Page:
Defendant first assigns as error the introduction into evidence of defendant's prior conviction for breaking and entering a motor vehicle. Specifically, defendant contends that the trial court erred in allowing the State to introduce the stipulation as to the previous conviction. We disagree. Generally, in a prosecution for a particular crime, the State is not permitted to offer evidence tending to show that the accused has committed another distinct, independent, or separate offense, even though the other offense is of the same nature as the crime charged. State v. Barfield, 298 N.C. 306, 259 S.E.2d 510 (1979); State v. Shuler, 293 N.C. 34, 235 S.E.2d 226 (1977); State v. Duncan, 290 N.C. 741, 228 S.E.2d 237 (1976). Evidence of another separate offense is admissible, however, to show matters other than the character or disposition of the accused, such as identity, motive, or common plan. State v. Cates, 293 N.C. 462, 238 S.E.2d 465 (1977); State v. Duncan, supra; State v. McClain, 240 N.C. 171, 81 S.E.2d 364 (1954). Also, evidence of a prior conviction is admissible for second or subsequent offenses in certain situations, see State v. St. John, 17 N.C. App. 587, 194 S.E.2d 872 (1973), and in situations where the offense charged carries a higher penalty if the accused has a prior conviction. G.S. 15A-928; State v. McLawhorn, 43 N.C. App. 695, 260 S.E.2d 138 (1979); State v. Moore, 27 N.C. App. 245, 218 S.E.2d 496 (1975).
G.S. 15A-928(c)(1) provides in pertinent part as follows:
Since the trial judge allowed the stipulation as to the previous conviction to be introduced and since he made reference to the stipulation in his charge to the jury, defendant claims that G.S. 15A-928(c)(1) was violated, and that defendant was deprived of his right to a fair trial as a result. G.S. 15A-928, however, is not applicable in this case. The statute applies solely to cases in which the fact that the accused had a prior conviction raises an offense of "lower grade" to one of "higher grade." G.S. 15A-928(a). Thus, the prior conviction serves to increase the punishment available for the offense above what it would ordinarily be. See State v. Moore, supra. The offense charged in the instant case, however, does not have this characteristic. A previous conviction for one of a group of enumerated felonies is an essential element of the offense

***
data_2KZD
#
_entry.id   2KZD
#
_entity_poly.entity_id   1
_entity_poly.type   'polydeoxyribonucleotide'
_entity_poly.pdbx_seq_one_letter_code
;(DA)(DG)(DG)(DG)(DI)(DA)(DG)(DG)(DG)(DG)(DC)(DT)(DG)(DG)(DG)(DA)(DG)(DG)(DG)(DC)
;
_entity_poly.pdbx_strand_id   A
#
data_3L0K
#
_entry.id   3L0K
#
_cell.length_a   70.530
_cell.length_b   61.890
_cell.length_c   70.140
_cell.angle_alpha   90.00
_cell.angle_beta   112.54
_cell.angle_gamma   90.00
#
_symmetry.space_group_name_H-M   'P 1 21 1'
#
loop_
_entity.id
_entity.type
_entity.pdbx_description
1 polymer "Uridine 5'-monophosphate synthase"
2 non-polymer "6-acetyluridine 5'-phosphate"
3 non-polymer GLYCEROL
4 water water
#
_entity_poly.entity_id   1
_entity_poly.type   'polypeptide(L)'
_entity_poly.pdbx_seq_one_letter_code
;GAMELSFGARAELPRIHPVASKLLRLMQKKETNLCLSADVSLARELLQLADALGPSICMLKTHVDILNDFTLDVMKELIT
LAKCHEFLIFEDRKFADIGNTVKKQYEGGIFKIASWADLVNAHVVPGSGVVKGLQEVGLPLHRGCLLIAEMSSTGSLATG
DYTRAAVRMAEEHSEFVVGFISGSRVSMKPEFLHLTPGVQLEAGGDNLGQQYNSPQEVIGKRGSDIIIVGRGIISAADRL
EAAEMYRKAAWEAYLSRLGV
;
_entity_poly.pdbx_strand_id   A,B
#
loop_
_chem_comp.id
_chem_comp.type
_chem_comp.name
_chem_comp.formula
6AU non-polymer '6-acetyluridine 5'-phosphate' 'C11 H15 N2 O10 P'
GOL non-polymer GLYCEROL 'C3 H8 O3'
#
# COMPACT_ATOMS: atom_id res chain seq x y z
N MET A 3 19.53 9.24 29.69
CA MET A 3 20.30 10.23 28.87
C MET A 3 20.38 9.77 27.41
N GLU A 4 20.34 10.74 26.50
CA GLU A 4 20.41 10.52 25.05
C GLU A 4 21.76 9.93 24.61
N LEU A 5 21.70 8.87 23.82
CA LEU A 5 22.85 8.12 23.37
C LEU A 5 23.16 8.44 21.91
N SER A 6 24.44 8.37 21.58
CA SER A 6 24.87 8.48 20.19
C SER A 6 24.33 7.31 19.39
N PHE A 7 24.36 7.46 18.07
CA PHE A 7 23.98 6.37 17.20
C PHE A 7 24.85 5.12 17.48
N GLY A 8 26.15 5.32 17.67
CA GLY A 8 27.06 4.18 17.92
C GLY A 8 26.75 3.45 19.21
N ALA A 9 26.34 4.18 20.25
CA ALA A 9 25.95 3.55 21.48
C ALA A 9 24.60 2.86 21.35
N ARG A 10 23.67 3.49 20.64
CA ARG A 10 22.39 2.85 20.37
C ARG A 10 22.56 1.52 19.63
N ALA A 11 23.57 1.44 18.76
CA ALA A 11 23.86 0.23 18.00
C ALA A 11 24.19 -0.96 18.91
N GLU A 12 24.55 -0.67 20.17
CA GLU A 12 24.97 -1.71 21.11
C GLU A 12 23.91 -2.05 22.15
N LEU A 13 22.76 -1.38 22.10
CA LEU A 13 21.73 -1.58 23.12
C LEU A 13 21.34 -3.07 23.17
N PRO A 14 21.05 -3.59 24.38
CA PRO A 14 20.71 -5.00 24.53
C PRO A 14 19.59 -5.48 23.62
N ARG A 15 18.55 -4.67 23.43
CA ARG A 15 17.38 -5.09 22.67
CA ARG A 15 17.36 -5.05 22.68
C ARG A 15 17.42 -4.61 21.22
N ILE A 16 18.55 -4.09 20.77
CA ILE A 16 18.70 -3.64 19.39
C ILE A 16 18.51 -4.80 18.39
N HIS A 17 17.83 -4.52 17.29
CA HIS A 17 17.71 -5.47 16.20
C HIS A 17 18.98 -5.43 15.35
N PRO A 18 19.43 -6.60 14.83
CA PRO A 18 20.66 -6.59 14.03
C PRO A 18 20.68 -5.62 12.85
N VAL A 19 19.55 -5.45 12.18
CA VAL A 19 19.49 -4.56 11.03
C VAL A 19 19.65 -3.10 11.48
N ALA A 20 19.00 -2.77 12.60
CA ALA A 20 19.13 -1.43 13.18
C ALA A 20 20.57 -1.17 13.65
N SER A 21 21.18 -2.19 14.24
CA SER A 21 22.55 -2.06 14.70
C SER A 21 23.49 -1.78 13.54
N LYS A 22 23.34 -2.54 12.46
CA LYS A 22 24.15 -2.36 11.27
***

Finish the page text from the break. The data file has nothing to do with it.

Nor do we see anything else improper with the trial court's treatment of the prior conviction. The State merely introduced defendant's stipulation into evidence so that there would be no doubt as to that particular element of the offense being satisfied. The State offered no other evidence in regard to defendant's prior conviction, and the court properly instructed the jury in its charge to consider the conviction only for the purpose of establishing an essential element of the offense and not as evidence of guilt or predisposition. We, therefore, see no error in the introduction of defendant's prior conviction in this case.